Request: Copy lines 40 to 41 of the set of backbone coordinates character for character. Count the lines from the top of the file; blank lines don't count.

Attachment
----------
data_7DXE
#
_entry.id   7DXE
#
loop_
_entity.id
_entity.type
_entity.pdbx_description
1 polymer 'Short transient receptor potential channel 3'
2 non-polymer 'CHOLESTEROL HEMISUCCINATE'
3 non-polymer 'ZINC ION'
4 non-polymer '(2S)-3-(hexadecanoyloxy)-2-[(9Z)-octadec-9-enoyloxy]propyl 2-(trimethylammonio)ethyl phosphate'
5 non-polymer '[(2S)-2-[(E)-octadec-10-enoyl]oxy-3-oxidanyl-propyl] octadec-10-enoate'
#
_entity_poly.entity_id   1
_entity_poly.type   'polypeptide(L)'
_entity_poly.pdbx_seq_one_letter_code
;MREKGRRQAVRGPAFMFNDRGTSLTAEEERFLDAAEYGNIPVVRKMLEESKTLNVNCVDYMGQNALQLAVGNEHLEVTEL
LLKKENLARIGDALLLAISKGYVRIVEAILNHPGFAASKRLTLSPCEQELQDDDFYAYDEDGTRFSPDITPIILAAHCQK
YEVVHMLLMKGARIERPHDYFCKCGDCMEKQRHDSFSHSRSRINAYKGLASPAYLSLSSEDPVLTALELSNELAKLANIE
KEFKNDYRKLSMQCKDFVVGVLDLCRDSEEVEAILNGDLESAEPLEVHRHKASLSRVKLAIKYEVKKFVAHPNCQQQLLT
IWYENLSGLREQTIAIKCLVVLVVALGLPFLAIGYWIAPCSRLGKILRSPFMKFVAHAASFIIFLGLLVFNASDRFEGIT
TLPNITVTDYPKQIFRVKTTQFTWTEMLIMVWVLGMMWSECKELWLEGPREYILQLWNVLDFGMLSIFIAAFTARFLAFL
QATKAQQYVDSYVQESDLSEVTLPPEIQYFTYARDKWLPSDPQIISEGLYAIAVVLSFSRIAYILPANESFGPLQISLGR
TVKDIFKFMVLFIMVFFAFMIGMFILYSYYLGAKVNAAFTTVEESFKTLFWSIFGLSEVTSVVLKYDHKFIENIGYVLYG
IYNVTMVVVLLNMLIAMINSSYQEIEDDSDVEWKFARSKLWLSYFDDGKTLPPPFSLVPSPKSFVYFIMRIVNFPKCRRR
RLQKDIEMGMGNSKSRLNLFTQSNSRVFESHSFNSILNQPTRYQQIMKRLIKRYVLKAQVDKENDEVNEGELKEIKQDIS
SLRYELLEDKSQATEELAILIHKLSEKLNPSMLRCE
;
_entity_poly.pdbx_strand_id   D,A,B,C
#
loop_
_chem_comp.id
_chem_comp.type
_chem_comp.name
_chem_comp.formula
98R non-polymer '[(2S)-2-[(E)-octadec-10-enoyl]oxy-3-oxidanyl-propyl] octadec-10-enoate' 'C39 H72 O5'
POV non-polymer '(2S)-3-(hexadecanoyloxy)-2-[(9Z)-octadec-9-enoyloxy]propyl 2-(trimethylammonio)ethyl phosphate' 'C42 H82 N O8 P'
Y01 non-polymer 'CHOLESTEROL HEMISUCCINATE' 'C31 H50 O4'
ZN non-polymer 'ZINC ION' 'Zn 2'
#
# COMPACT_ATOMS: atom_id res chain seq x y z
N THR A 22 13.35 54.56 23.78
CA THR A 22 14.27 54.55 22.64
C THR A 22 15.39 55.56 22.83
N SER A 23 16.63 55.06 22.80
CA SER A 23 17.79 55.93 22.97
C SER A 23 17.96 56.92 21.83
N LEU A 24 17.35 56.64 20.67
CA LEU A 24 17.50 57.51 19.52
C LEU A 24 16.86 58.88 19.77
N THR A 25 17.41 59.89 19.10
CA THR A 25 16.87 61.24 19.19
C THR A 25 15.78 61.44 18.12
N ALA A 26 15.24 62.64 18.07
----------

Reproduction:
ZN non-polymer 'ZINC ION' 'Zn 2'
#